The Salutation house and gardens was originally a market garden and pub (from which the house derives its name), before Sir Edwin Lutyens got to work on it between 1911 and 1912. He transformed the site into a retreat for the three Farrer brothers: William, Henry and Gaspard, which they used to escape the noise and bustle of London and enjoy some fresh air.
In fact, legend has it that they chose the site for the combination of the fumes from nearby gasworks and the sea air, seen at the time as a great reliever of the symptoms of asthma.
The brothers continued to enjoy The Salutation until their deaths, as bachelors, after which the property was sold to Leonard Bing in 1945. It was his family’s home until the mid seventies, and was well looked after and open for charity. It was then sold again to Peter Dixon, a city banker working for Lloyds, after which the gardens were opened and went through a short renaissance period. However, the restoration wasn’t particularly faithful to Lutyens, nor was it very long-lasting. The gardens soon closed and fell into disrepair.
Along with the gardens, the house itself went through a tough 30 years or so. There were many owners, several of which tried to turn the property into houses. In the late 80s a Nigerian prince reputedly owned The Salutation, and was so obsessed with his privacy that he allowed the trees and hedges to overgrow and shade out parts of the garden, causing a lot of damage.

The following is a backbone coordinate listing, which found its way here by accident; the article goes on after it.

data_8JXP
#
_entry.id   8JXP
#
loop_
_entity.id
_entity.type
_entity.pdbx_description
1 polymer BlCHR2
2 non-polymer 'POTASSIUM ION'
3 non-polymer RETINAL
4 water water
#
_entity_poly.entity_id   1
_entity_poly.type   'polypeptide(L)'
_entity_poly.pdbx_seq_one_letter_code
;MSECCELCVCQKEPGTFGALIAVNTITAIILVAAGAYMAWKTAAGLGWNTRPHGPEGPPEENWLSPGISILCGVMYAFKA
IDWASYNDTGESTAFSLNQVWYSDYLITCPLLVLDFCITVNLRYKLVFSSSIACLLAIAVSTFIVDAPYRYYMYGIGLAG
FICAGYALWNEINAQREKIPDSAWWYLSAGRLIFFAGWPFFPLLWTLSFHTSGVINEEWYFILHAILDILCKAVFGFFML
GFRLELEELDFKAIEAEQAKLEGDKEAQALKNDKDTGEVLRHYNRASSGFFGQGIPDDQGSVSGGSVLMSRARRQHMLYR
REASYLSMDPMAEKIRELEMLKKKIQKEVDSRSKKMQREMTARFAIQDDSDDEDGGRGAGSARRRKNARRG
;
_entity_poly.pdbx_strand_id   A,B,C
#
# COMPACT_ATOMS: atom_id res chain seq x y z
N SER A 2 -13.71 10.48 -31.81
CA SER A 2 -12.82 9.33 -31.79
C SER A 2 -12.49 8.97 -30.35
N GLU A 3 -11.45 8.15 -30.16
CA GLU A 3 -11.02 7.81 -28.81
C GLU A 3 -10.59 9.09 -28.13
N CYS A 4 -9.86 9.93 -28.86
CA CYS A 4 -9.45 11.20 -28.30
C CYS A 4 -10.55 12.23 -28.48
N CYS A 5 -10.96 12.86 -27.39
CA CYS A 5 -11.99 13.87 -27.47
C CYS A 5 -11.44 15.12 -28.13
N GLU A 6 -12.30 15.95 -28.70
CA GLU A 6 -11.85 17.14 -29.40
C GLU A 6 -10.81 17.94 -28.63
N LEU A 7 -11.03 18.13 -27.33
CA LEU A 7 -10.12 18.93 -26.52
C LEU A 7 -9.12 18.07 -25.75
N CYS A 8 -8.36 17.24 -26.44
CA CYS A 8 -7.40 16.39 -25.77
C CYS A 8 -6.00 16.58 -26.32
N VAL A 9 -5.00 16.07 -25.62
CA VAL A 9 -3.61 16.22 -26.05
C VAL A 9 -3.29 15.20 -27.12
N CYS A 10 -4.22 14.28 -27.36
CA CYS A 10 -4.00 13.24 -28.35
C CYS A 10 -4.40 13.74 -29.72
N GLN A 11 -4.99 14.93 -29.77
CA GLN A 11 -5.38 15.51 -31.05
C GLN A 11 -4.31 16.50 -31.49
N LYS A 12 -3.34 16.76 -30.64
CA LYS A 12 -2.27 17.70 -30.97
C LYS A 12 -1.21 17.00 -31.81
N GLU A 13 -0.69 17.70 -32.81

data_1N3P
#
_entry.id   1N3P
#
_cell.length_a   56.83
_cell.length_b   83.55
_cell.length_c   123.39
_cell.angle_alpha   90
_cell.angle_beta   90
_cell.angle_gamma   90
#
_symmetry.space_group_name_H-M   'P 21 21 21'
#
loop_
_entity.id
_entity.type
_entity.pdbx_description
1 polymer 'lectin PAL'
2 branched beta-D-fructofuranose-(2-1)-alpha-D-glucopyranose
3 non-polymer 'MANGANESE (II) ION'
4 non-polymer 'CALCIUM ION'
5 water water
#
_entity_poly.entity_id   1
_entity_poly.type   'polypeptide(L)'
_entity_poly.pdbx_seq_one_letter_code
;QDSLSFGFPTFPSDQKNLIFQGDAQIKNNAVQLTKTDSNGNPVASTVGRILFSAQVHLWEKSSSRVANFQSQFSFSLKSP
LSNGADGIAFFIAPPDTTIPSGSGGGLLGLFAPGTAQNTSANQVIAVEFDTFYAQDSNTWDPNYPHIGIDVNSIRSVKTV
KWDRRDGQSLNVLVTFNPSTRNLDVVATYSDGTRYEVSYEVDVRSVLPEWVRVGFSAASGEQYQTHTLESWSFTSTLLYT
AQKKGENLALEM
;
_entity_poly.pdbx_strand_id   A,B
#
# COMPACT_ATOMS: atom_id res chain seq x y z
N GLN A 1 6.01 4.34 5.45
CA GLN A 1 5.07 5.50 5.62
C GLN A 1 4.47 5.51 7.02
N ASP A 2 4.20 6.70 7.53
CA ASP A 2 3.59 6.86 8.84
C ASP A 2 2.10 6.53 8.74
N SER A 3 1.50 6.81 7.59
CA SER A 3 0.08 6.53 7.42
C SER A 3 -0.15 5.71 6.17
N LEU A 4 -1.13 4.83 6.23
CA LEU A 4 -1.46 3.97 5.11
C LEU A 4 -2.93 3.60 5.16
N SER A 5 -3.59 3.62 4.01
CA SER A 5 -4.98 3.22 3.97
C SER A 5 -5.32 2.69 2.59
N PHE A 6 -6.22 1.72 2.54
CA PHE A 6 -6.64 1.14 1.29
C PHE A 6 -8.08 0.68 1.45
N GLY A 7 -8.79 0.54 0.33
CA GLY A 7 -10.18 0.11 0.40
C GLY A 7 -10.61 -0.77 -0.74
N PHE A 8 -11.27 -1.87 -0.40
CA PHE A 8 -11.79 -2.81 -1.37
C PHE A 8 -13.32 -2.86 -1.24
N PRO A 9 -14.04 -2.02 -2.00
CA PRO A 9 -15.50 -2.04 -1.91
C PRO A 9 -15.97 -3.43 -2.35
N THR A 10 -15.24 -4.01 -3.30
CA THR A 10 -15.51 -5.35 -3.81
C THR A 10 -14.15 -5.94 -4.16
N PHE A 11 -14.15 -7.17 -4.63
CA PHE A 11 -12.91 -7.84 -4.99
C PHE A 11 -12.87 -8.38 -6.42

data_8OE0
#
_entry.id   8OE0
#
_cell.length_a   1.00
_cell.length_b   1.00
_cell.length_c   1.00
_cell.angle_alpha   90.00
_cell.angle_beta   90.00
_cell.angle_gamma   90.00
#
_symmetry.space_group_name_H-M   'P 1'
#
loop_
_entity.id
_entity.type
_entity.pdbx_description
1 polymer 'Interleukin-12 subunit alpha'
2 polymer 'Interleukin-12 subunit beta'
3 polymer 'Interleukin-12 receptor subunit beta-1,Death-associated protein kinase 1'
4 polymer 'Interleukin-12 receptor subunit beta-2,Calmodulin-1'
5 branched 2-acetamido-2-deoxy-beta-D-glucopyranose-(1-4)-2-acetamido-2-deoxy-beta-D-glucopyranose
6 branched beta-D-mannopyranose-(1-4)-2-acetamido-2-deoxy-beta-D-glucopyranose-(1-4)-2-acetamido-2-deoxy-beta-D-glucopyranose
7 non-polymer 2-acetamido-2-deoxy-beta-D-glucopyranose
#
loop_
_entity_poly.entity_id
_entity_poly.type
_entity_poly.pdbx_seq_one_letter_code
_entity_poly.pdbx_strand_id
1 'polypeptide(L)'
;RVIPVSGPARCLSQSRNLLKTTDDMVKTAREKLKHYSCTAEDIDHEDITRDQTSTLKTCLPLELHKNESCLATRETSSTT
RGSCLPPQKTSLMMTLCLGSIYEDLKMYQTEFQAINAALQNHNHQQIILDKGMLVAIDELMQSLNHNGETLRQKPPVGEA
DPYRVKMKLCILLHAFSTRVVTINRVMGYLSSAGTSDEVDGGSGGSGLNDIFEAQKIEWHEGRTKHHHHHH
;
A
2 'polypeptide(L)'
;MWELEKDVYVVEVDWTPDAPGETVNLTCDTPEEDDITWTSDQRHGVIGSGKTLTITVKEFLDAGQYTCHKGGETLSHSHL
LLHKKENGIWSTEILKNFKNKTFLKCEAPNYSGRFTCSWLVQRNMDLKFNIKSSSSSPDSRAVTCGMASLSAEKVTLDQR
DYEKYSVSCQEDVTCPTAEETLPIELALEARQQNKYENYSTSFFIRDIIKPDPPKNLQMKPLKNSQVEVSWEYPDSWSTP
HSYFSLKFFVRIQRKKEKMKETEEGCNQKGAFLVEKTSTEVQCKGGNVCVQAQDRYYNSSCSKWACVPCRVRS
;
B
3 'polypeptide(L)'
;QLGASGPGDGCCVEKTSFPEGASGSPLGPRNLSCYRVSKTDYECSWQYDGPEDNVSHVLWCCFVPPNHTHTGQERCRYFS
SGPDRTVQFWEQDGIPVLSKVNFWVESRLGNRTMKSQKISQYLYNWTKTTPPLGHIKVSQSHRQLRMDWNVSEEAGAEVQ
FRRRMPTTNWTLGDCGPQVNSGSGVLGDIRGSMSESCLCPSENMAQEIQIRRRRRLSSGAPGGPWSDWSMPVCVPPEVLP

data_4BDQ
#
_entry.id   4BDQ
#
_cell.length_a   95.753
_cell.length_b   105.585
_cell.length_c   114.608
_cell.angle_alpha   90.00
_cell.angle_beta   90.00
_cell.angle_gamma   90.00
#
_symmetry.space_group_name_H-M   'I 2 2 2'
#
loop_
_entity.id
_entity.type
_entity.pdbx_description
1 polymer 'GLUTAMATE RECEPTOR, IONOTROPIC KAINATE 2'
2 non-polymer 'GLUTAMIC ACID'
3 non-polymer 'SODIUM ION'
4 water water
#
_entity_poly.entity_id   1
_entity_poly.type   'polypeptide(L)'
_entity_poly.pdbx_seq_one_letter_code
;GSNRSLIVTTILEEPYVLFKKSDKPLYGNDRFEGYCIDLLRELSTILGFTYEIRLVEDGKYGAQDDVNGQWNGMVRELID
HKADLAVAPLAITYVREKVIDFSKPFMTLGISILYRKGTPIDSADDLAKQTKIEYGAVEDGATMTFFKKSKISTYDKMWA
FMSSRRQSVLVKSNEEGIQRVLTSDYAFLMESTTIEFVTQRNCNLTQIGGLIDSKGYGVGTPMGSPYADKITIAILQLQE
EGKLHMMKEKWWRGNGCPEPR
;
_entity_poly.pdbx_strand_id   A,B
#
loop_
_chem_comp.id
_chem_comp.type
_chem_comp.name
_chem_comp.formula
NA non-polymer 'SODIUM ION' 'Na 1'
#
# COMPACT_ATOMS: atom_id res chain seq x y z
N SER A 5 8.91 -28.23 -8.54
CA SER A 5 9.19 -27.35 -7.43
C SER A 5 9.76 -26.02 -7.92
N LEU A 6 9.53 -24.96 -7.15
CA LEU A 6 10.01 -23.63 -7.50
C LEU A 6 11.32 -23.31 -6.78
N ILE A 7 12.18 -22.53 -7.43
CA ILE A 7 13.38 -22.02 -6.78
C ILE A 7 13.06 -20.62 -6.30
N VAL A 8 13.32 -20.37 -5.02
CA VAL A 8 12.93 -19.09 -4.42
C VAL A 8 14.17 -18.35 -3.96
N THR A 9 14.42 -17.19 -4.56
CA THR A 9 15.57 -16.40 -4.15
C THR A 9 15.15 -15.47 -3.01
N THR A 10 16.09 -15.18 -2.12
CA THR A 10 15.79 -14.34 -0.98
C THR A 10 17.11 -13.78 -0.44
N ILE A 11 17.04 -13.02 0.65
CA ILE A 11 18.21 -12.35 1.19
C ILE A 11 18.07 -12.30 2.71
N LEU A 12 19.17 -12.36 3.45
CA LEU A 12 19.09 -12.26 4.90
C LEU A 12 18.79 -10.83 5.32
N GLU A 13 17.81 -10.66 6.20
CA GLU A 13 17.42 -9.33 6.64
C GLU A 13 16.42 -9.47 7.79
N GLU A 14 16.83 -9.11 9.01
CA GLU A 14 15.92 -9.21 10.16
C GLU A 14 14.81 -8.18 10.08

Finally, in 2003, we took over and began an extensive restoration of the house and gardens. It’s been a huge priority of ours to retain the original Lutyens vision but we’ve also tried to instil our own personalities into the property, and allow our Head Gardener Steve Edney a free creative reign.
Today, the house and three cottages in the grounds are run as a hotel and the garden is open to the public with rare plant collections and a specialist nursery.
We hope to see you here soon!
Steph and Dom Parker